I have given but a very slight sketch of Java, as we saw so little of the island, and our stay there was so limited; nor had we the slightest desire to prolong it.

We reached Singapore on the 21st of July, and sailed for Europe on the 24th in the Messageries S.S. Amazone—a splendid vessel, nearly the size [127]of the Sindh, and quite equal to her in all other respects.

Staying a few days in Egypt, we thence embarked on board the P. and O. S.S. Australia for Gibraltar. L. left me at the latter place, returning direct to Southampton, while I arranged to proceed through Spain and viâ Paris, home.


[128]

CHAPTER IX.

Cadiz Custom-House Officers—​Spanish Courtship—​Marketplace—​Leave for Seville—​Jerez de la Frontera—​Seville—​Pilate's House—​Las Delicias—​Triana—​Madrid—​Bull Fighting—​"Espadas"—​A Bull Fight—​Frascuelo—​Cruelty to Horses—​Leave for Paris—​A Stormy Passage—​Home Again—​Adieu.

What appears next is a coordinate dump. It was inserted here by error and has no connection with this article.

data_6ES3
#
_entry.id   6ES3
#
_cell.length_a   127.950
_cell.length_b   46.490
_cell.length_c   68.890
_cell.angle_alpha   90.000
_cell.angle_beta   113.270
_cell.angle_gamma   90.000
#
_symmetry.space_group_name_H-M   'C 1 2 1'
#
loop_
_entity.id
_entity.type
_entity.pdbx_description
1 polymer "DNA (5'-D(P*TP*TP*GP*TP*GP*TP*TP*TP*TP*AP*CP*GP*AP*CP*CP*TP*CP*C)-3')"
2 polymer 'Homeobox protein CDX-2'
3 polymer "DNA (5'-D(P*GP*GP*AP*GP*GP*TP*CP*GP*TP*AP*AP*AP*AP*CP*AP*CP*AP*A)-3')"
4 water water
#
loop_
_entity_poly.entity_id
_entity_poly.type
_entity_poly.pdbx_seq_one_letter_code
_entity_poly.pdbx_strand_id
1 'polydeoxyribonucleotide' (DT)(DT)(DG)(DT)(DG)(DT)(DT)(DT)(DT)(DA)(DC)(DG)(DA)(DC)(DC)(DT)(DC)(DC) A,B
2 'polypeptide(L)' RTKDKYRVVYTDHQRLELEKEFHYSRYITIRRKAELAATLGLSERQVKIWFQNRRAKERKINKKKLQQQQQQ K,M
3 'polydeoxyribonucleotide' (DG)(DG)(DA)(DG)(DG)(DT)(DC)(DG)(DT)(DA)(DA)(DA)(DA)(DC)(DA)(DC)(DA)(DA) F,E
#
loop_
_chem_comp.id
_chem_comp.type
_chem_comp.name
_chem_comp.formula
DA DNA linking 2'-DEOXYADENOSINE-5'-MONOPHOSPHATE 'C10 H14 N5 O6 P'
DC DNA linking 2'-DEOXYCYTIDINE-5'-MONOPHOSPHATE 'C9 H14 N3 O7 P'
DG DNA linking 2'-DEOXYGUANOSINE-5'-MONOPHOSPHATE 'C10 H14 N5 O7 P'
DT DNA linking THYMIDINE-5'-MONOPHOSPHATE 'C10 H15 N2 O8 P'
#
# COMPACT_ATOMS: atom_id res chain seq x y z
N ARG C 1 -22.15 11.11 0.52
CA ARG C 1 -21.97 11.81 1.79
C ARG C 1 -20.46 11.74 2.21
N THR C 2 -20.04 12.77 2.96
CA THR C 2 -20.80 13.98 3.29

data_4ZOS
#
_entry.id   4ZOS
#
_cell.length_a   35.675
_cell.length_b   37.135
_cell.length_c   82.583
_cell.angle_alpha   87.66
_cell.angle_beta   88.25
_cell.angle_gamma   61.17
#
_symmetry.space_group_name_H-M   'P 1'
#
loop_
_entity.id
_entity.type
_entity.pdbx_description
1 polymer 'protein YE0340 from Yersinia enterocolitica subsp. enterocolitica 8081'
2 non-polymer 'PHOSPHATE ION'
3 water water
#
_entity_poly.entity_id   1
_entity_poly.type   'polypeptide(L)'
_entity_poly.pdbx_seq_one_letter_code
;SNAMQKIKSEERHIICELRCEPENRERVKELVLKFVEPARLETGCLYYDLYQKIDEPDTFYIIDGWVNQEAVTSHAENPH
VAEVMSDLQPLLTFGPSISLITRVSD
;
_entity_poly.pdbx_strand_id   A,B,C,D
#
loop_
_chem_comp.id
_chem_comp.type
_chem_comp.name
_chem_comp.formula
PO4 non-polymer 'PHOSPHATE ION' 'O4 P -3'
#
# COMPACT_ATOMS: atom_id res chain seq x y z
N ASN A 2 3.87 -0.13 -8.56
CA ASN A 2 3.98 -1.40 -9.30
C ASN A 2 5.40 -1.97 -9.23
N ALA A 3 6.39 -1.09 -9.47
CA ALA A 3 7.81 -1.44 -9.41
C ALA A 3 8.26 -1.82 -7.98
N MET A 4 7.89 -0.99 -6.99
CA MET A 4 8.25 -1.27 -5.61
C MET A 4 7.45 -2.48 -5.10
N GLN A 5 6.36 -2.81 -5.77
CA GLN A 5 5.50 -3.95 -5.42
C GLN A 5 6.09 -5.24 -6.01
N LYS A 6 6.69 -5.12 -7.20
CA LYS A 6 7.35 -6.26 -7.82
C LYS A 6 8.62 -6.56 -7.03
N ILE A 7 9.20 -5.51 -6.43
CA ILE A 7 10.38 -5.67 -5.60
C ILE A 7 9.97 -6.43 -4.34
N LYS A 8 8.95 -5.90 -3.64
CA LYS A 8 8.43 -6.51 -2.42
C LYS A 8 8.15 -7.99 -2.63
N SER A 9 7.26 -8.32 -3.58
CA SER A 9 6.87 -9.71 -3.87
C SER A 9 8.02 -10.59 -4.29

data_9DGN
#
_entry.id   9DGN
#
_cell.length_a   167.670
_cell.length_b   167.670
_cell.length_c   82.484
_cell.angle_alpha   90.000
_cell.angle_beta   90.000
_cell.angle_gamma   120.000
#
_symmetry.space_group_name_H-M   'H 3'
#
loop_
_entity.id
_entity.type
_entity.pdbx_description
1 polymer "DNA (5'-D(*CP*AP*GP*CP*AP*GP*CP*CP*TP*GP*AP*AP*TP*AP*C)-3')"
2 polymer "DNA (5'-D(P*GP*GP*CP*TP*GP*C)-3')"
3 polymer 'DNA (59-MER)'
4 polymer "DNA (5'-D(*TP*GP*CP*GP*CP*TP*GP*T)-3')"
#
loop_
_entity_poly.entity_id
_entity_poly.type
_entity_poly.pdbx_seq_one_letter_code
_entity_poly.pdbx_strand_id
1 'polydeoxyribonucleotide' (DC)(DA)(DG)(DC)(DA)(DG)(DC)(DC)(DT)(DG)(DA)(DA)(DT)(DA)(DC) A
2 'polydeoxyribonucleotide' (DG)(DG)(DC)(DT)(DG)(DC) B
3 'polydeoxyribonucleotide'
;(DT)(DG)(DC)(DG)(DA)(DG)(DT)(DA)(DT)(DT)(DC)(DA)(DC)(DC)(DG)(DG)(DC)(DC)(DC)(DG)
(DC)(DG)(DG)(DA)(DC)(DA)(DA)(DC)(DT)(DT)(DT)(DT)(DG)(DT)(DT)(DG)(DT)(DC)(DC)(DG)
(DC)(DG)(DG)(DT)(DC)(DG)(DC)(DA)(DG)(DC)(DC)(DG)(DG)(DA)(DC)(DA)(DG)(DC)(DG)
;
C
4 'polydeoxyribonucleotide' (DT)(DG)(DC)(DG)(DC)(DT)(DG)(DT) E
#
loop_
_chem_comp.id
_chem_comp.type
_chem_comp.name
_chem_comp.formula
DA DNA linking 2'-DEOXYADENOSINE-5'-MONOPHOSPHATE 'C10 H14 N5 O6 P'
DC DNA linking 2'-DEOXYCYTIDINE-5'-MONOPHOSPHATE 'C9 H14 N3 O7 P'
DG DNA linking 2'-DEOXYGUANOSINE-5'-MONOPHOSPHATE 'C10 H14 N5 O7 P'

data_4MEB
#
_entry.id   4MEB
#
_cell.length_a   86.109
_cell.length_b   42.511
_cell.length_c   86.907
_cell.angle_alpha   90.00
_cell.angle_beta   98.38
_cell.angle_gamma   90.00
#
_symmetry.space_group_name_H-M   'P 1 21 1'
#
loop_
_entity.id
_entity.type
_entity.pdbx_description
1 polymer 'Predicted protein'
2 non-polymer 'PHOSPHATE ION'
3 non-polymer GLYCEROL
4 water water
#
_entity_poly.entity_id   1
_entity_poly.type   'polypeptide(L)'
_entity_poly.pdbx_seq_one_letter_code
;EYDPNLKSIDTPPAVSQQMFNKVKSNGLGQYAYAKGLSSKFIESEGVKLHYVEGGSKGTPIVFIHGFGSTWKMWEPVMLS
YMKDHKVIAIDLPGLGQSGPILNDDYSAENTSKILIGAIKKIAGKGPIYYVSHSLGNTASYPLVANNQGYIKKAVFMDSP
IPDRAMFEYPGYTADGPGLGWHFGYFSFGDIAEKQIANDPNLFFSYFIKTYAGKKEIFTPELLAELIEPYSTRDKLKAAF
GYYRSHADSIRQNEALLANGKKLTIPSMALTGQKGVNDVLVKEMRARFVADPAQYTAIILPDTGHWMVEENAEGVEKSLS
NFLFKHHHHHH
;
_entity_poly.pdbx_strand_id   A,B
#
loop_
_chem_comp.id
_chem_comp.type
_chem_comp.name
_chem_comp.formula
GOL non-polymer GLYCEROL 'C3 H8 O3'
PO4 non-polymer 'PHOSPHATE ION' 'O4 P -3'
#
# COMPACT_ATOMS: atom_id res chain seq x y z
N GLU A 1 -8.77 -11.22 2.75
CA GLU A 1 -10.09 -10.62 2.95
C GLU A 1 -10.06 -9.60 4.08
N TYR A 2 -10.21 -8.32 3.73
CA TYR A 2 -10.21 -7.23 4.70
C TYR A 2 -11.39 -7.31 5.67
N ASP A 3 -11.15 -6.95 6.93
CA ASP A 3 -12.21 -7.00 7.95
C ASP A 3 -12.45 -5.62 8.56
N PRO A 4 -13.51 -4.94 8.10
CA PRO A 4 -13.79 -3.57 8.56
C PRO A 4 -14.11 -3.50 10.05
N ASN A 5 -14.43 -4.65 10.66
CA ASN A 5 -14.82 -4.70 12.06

I left for Cadiz by the small trading steamer James Haynes three days after my arrival at Gibraltar. A friend of mine being quartered here, I stayed with him at the barracks, fortunately for myself, as the Gibraltar hotels leave much to be desired in the way of accommodation.

On the approach from seaward Cadiz, with its flat roofs and high towers, presents more the appearance of a Moorish town than a European city, and the afternoon I saw it appeared to fully justify its Spanish appellation of "Pearl of the Sea," white and glittering in the bright afternoon sunshine, in striking contrast to the dark blue colour of the sea surrounding it.